Dear Dr Diesel and Ian,
This might not be a topic for you. Apologies if it isn’t, and please could you make sure it is passed on to the right department, if needed?
Yesterday we had heavy snow in The Midlands, and this resulted in the usual chaos. Having had a less than ‘fun morning’, pushing other people’s cars, I would say that the chaos was partly due to drivers who did not know how-to-drive-in snow, but also partly due to people using fundamentally unsuitable vehicles. It was not long before every hill seemed to be blocked by a rear-wheel drive car. And until the rear-wheel drive cars were pushed out of the way, big queues built up. Even Land Rovers can’t proceed under such conditions.
Quite a few of the abandoned Mercedes and BMWs were still there this morning. Having said that, we did see an old lady in a Ford Fiesta, who calmly overtook a Japanese 4×4. The old lady clearly knew how to drive up a steep hill, in deep snow. Whereas the 4×4 driver that she overtook, was frantically over revving his engine, spinning all four wheels, and frankly going nowhere fast. Yes it was not just rear-wheel drive vehicles that were getting stuck.
However, I read the back-to-back test of the Hyundai Ioniq and Volkswagen’s new electric car with interest. I was a bit alarmed to realise that many of the new generation of all-electric cars will be rear-wheel drive. I can see why this makes sense to the manufacturer, as building a rear-wheel drive car will be cheaper than making a front-wheel drive. However, going back to rear-wheel drive does appear to be a backward step. Or is it, perhaps a ploy, to get people to pay for an extra motor and four-wheel drive?
I enclose some photos of the conditions in my area, which might be of interest to you.
Good to hear from you. Thanks for sending the pictures.
This is why I like Diesel Car readers. What an interesting subject to raise – and all thanks to cars getting stuck in the snow. I’m not sure if you read the Motor Trend piece a few years ago, when Volkswagen’s head of mobility, Matthew Renna, discussed the topic of front- and rear-wheel drive electric cars. At the time, some electric cars were front-wheel drive, partly because they were based on existing platforms. The Volkswagen e-Golf is a good case in point. Renna said: “Well, you get some benefits on an internal combustion engine [vehicle] from doing a front-engine, front-wheel drive [layout], because you don’t need the driveshafts and rear axles and all that. With an electric vehicle, you have a drive unit and some cables, so you can package that drive unit in the front if you want a front-wheel drive car. And that would be efficient, but you’re equally as efficient with that same motor in the rear, save a few pennies of copper to lengthen the cable. So, you know, with the improved dynamics of rear-wheel drive, that lends itself to being a bit better for a rear-drive platform given the fact that it’s roughly cost-neutral.”
He also said that electric cars could spell the end for front-wheel drive, which kind of sees Volkswagen going full circle. Remember when the front-wheel drive Golf replaced the rear-wheel drive Beetle (with the K70 providing a stepping stone)? Speaking about the death of front-wheel drive, Renna said: “I can see that being the case. I mean, if it’s the same efficiency and the same cost, dynamics would prevail. Usually, that trade-off is made in lower-cost vehicles that have a bias towards efficiency and cost. They are the ones that have to sacrifice dynamics.”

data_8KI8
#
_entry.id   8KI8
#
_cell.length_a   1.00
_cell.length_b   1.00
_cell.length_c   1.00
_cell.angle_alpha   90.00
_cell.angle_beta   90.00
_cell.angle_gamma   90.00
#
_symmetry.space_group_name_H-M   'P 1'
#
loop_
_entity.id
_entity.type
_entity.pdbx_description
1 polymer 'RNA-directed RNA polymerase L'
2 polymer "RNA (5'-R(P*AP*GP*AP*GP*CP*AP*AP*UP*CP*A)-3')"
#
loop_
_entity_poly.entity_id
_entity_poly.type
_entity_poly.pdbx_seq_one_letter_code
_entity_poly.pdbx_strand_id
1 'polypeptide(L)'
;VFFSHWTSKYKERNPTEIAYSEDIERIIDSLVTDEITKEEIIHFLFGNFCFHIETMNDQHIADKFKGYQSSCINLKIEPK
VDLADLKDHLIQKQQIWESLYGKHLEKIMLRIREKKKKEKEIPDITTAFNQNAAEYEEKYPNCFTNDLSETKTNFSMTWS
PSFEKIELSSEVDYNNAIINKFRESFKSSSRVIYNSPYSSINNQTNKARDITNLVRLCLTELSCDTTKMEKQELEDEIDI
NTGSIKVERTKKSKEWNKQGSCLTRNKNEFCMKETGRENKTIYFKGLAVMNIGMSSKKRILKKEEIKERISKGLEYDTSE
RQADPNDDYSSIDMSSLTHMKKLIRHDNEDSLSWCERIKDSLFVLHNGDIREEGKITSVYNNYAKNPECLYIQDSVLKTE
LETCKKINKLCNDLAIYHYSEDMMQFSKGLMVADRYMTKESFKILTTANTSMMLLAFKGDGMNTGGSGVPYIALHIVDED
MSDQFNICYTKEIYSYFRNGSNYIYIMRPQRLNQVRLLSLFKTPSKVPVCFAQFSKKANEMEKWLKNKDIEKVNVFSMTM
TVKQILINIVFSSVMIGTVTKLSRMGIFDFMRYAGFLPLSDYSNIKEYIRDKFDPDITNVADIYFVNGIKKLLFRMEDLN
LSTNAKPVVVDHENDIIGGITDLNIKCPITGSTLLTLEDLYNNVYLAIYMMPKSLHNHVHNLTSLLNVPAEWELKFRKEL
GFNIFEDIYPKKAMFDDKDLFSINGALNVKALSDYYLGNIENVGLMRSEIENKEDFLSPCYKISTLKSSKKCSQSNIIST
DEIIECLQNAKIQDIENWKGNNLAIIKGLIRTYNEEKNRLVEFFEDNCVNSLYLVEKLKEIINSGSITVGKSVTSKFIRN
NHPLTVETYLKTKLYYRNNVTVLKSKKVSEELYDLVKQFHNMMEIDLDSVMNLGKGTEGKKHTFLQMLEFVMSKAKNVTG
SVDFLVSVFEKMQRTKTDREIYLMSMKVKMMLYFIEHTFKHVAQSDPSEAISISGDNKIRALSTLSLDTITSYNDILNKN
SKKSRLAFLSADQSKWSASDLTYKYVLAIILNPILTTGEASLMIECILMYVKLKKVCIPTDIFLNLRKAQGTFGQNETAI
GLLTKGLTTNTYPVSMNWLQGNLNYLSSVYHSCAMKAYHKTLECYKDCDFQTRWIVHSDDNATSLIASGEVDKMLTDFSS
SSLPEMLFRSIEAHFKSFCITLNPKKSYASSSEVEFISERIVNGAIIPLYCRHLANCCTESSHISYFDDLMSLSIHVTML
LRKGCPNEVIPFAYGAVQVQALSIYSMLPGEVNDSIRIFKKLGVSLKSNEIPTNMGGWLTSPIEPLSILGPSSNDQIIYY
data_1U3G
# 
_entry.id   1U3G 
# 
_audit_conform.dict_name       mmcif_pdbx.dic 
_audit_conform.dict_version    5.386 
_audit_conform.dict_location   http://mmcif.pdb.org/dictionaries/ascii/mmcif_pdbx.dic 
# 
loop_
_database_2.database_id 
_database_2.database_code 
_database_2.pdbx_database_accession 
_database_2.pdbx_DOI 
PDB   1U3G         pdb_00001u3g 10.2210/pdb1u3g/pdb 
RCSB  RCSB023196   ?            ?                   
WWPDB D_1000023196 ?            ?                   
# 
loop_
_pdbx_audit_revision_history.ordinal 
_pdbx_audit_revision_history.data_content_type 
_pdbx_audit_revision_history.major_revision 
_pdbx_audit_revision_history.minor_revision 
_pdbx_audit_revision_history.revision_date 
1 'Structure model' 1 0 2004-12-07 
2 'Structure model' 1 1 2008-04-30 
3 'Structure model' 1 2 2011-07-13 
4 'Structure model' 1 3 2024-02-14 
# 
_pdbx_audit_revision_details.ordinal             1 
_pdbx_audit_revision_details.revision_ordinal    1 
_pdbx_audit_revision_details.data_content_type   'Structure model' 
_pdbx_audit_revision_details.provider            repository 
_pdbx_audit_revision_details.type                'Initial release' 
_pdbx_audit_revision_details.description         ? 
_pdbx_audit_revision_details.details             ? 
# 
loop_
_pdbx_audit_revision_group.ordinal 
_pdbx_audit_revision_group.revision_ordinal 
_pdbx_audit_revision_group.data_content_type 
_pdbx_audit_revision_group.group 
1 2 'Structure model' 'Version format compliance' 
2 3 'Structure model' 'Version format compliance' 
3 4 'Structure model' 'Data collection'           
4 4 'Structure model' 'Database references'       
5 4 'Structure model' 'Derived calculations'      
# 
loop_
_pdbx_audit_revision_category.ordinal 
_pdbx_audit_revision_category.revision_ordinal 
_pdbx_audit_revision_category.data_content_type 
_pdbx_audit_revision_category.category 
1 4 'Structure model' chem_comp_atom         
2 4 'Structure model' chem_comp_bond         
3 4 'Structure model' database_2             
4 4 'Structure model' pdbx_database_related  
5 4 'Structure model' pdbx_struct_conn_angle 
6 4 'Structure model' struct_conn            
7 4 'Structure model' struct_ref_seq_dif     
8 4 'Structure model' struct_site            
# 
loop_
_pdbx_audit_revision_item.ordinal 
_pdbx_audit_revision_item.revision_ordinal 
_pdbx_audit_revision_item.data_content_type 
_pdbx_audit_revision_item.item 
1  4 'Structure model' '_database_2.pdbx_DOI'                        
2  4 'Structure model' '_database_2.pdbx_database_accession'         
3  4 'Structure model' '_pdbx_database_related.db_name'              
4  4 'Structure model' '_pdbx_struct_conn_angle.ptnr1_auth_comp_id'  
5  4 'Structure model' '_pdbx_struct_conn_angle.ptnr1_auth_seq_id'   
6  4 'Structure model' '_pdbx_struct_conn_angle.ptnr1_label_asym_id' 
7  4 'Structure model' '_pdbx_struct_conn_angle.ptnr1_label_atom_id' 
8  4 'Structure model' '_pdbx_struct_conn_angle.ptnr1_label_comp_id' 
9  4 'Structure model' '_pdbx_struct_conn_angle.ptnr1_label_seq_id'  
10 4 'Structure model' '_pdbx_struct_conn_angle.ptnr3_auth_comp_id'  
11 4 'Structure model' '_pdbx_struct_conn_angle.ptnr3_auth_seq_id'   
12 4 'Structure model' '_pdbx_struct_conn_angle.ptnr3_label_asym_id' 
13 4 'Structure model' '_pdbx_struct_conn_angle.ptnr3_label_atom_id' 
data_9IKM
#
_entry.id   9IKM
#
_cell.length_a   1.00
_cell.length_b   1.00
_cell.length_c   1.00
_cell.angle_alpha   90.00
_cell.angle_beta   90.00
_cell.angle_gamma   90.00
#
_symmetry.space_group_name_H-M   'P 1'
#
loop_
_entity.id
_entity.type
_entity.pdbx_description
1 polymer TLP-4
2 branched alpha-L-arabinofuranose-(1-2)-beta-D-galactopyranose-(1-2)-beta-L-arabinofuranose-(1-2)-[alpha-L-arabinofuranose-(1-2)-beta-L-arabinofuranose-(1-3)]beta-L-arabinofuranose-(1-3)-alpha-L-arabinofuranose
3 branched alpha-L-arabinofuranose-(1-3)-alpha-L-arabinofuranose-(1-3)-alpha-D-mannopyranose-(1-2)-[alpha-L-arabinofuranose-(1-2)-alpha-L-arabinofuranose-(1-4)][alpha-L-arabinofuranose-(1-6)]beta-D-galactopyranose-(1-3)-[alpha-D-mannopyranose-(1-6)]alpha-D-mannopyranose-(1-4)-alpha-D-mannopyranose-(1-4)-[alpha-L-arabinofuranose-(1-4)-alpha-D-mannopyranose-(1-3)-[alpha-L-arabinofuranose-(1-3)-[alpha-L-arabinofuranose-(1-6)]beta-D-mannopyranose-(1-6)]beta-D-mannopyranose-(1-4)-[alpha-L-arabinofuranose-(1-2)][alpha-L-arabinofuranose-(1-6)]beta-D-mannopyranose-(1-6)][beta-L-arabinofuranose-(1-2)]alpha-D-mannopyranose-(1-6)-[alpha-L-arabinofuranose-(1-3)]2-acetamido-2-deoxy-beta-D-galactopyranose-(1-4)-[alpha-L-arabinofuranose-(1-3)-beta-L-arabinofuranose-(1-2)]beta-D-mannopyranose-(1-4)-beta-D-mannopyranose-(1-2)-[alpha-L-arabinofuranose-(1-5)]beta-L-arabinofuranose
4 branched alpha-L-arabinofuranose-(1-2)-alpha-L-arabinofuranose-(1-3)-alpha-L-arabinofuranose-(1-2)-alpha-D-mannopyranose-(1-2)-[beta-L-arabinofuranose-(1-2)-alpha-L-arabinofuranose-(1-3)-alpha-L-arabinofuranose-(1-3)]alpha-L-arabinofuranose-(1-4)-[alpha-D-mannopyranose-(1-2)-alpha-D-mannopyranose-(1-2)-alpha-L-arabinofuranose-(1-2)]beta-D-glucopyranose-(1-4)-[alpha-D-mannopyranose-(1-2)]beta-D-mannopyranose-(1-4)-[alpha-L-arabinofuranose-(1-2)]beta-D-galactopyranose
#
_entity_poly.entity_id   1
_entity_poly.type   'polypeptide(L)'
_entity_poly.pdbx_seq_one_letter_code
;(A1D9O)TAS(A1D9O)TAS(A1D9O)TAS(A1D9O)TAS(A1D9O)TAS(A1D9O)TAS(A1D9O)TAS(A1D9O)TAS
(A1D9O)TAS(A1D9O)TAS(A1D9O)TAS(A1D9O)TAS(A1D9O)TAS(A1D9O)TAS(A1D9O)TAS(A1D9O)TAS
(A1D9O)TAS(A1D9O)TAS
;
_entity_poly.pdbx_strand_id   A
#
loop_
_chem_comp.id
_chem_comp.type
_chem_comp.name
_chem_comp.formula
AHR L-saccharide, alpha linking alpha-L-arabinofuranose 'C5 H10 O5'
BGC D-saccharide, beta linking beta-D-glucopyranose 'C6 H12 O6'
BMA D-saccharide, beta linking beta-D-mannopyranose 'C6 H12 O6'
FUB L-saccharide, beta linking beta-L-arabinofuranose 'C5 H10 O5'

As you know, weight distribution is critical in an electric car, not least because it doesn’t have a heavy engine at the front of the car. It makes sense for the power to go to the rear wheels, because that’s where the weight of the body goes when a driver accelerates. It doesn’t make sense to use the front axle. Although I’m the first to be wary of manufacturers using covert tactics to encourage customers to increase their monthly PCP budget, I don’t buy into the notion that rear-wheel drive is just a deliberate ploy to trick people into paying more for all-wheel drive. On the contrary, a relatively small electric motor at the front should be cheaper to install than a traditional all-wheel drive system. We could find that electric cars perform better in the snow.
That said, electric cars tend to be heavier than conventional vehicles, and as you know, weight is the enemy of a driver on the snow. My nephew sent me a short video of a Range Rover Sport failing to climb a hill in what appeared to be the Italian Alps. As the wheels continued to spin, a Fiat Panda 4×4 appeared from behind and proceeded to overtake the stricken Range Rover. The driver tooted his horn for good measure. Well, it was Italy. I’m actually looking forward to seeing a range of small, all-wheel drive electric cars. Images of stranded cars could be a thing of the past.
All that aside, I’d wager that the drivers of the cars in your photos would have travelled further had they fitted winter tyres. Granted, winters are a tough sell in the UK, but maybe more needs to be done about educating drivers on the ins and outs of driving in snow. A big and heavy SUV on the wrong tyres isn’t the answer.
Thanks again for raising this interesting topic. I hope my answer is useful.